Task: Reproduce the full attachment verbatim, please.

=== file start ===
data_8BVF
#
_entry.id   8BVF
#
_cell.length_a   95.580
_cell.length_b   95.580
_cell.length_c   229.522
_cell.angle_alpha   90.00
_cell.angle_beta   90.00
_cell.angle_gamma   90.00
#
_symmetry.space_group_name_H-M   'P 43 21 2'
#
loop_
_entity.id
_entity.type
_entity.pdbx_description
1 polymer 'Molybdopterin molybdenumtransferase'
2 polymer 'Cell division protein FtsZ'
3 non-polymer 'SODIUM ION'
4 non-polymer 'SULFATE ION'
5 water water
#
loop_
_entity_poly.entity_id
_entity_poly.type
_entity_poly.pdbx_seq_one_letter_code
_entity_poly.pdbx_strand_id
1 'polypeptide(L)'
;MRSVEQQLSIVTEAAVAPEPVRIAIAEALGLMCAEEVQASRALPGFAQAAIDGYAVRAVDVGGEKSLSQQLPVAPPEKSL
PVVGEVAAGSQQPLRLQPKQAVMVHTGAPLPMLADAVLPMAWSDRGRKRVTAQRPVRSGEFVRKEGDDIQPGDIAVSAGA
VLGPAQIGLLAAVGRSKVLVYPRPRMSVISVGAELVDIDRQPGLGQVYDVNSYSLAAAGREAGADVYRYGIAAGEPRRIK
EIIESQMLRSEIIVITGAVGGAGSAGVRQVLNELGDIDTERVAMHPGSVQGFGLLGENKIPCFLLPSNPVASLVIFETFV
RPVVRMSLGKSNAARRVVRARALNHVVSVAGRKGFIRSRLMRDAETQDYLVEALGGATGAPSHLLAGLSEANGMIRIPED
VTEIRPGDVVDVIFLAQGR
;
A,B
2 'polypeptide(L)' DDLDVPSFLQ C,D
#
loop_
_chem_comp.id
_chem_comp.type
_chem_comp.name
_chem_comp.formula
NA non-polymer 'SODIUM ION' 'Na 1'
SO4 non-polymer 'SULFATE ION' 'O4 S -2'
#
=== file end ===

data_8BVF
#
_entry.id   8BVF
#
_cell.length_a   95.580
_cell.length_b   95.580
_cell.length_c   229.522
_cell.angle_alpha   90.00
_cell.angle_beta   90.00
_cell.angle_gamma   90.00
#
_symmetry.space_group_name_H-M   'P 43 21 2'
#
loop_
_entity.id
_entity.type
_entity.pdbx_description
1 polymer 'Molybdopterin molybdenumtransferase'
2 polymer 'Cell division protein FtsZ'
3 non-polymer 'SODIUM ION'
4 non-polymer 'SULFATE ION'
5 water water
#
loop_
_entity_poly.entity_id
_entity_poly.type
_entity_poly.pdbx_seq_one_letter_code
_entity_poly.pdbx_strand_id
1 'polypeptide(L)'
;MRSVEQQLSIVTEAAVAPEPVRIAIAEALGLMCAEEVQASRALPGFAQAAIDGYAVRAVDVGGEKSLSQQLPVAPPEKSL
PVVGEVAAGSQQPLRLQPKQAVMVHTGAPLPMLADAVLPMAWSDRGRKRVTAQRPVRSGEFVRKEGDDIQPGDIAVSAGA
VLGPAQIGLLAAVGRSKVLVYPRPRMSVISVGAELVDIDRQPGLGQVYDVNSYSLAAAGREAGADVYRYGIAAGEPRRIK
EIIESQMLRSEIIVITGAVGGAGSAGVRQVLNELGDIDTERVAMHPGSVQGFGLLGENKIPCFLLPSNPVASLVIFETFV
RPVVRMSLGKSNAARRVVRARALNHVVSVAGRKGFIRSRLMRDAETQDYLVEALGGATGAPSHLLAGLSEANGMIRIPED
VTEIRPGDVVDVIFLAQGR
;
A,B
2 'polypeptide(L)' DDLDVPSFLQ C,D
#
loop_
_chem_comp.id
_chem_comp.type
_chem_comp.name
_chem_comp.formula
NA non-polymer 'SODIUM ION' 'Na 1'
SO4 non-polymer 'SULFATE ION' 'O4 S -2'
#